I may as well give my thoughts on the weekend's events and the discussions that have followed.
When I awoke Sunday morning and caught up on the news breaking from Saturday I'll admit to skimming through tweets and headlines to get a feel for the room's mood. Many were threatening to leave CAMRA and I actively encouraged them to do so. Empty threats are exactly that. There is little point in trying to change an organisation's mind or at least let them know what you think if you aren't going to follow through with this. The number that may leave is unlikely to register against the sheer numbers that will stay but it is still a stance worth making. Maybe the recruitment drivers will notice a little 2018 drop.
That isn't to say that I have decided either way. It is hard to see what my CAMRA membership achieves more than the odd moan on social media about what they are not doing. That leads to being told to go and make an active difference myself but the truth is the tales from other war-weary adventurers who have tried the same has sapped my enthusiasm. Everybody else has hit a brick wall - what makes anybody think I'm the demolition ball waiting to swing?
No, the wrecking ball was the Revitalisation Project and the decisions have been made. There will be changes but not on the scale most of my peers wanted. CAMRA will remain the same and so it is a time to evaluate whether I stand by the core values.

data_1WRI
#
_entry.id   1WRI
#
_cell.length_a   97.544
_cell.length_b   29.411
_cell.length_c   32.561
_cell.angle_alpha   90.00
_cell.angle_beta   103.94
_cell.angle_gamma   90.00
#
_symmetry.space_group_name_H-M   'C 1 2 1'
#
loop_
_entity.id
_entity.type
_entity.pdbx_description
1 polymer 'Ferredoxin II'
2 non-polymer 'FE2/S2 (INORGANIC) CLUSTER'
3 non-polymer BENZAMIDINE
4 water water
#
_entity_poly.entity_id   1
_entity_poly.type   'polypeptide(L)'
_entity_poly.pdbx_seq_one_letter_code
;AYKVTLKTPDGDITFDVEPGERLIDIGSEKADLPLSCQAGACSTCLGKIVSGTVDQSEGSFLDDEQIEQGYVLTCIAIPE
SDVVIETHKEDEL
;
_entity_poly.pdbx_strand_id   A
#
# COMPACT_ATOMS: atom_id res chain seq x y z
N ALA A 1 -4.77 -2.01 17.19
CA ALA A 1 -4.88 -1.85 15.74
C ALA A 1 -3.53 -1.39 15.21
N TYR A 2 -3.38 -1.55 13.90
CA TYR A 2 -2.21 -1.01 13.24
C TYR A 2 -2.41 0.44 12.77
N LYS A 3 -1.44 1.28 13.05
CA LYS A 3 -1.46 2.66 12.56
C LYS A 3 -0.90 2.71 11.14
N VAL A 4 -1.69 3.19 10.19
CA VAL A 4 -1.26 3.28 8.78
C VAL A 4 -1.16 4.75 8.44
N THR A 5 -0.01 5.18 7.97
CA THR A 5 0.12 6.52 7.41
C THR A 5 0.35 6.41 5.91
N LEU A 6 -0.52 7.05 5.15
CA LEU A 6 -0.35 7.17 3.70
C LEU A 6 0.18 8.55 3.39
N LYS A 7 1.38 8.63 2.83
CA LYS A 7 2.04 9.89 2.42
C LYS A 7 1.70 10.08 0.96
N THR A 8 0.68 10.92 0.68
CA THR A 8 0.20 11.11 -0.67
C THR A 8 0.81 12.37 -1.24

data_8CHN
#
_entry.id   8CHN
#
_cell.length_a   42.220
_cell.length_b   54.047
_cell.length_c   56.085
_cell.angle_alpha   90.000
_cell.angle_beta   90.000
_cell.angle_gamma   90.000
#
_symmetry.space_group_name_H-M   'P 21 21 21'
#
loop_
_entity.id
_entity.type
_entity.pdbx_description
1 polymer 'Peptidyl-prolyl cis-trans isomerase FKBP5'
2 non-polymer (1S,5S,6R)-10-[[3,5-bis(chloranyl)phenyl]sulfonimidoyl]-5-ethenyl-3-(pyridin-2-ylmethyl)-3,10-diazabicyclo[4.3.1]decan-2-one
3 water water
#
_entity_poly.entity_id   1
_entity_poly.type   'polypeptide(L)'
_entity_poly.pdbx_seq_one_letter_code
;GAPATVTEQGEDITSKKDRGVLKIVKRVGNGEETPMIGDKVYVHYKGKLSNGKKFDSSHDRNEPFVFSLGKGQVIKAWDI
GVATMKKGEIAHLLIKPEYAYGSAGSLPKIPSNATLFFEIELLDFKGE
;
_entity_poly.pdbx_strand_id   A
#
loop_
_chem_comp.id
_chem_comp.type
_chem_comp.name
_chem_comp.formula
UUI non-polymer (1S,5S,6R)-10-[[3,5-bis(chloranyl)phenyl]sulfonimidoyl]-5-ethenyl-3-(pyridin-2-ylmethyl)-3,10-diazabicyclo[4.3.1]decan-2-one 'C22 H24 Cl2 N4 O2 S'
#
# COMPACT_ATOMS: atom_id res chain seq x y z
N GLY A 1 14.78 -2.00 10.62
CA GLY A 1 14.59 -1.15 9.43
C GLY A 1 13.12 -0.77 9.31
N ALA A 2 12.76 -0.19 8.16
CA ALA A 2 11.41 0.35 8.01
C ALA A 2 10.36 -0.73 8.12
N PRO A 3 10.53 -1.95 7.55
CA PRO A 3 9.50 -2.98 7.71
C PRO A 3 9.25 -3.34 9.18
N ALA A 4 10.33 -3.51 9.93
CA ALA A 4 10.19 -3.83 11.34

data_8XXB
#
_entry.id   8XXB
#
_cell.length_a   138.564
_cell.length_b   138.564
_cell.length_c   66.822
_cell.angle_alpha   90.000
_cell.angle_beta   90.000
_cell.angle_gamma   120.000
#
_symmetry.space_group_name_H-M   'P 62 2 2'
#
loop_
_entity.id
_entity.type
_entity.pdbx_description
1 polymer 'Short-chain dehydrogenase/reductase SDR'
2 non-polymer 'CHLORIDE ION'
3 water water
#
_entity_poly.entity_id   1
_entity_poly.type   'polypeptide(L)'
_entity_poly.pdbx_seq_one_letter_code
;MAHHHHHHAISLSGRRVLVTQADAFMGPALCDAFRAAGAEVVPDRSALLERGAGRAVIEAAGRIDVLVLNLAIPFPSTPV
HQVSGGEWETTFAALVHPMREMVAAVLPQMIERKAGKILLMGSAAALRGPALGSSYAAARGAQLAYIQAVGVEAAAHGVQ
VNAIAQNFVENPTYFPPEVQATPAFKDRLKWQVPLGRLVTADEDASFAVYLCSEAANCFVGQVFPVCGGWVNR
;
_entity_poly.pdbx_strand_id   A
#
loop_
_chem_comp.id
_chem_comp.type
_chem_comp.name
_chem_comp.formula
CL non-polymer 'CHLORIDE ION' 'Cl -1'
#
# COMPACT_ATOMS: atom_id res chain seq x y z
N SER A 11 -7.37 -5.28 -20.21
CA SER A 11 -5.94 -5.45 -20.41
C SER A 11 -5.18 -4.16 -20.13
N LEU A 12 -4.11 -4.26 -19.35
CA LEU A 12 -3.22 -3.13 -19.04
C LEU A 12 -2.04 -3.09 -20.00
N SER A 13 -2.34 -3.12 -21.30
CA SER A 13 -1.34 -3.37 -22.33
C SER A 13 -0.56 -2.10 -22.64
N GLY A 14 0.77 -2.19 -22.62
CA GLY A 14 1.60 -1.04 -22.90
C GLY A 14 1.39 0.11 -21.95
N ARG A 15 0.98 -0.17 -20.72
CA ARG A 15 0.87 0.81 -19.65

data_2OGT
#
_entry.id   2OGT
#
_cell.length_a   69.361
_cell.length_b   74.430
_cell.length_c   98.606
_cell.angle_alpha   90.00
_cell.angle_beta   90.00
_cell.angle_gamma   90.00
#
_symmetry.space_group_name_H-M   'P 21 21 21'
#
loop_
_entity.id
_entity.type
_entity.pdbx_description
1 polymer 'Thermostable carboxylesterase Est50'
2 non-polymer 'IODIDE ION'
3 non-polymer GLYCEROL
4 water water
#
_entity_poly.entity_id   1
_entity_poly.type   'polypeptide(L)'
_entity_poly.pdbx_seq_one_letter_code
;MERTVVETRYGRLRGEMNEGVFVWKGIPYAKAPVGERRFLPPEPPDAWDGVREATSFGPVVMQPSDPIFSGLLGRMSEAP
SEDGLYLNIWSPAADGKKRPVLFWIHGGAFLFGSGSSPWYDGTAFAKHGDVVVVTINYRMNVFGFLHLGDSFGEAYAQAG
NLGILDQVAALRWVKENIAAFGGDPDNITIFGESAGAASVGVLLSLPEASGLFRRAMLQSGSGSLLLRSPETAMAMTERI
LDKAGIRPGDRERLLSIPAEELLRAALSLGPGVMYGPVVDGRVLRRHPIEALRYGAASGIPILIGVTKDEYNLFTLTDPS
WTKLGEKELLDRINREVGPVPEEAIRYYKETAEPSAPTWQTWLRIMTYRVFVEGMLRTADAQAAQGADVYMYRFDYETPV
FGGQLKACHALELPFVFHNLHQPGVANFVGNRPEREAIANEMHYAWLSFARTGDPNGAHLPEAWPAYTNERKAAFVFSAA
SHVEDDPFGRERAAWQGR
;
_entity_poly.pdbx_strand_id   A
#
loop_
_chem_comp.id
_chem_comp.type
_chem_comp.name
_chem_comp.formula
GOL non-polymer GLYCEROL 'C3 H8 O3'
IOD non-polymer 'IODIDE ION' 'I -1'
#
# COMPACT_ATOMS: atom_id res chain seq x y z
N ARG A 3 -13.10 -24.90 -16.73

It is questionable as to whether I gain benefit from my membership. I’ve never used one of the ‘Spoons vouchers. I have zero interest in ABInbev owned website discount codes. I would estimate though that I save close to £200 a year in the local pub with my card – however all of that goes in the tip jar rather than my bank account.
The group has become like the Leeds United Supporters Club – something that exists but doesn’t do so for my benefit. I wouldn’t join the Leeds United Supporters Club and try and turn them into Huddersfield Town fans; though a better analogy may be that I wouldn’t join and insist they represent all Yorkshire football clubs.
It relates back to the term Real Ale over Cask Beer. If CAMRA would just champion cask beer and nothing else then I'm with them all the way. It wouldn't stop me drinking other dispenses but I know I would be aiding in the protection of my favourite sale point. But the discussion over what is deemed Real Ale, added to bottle conditioned beers and keykeg, increases ambiguity.
It is the ambiguity that I wanted to see changed. CAMRA can't have it both ways. If non-cask is a threat then Belgian and/or German beer - long championed - must be dismissed. Otherwise it contradicts itself. If these remain then that craft keg they fear needs embracing. It is one or the other.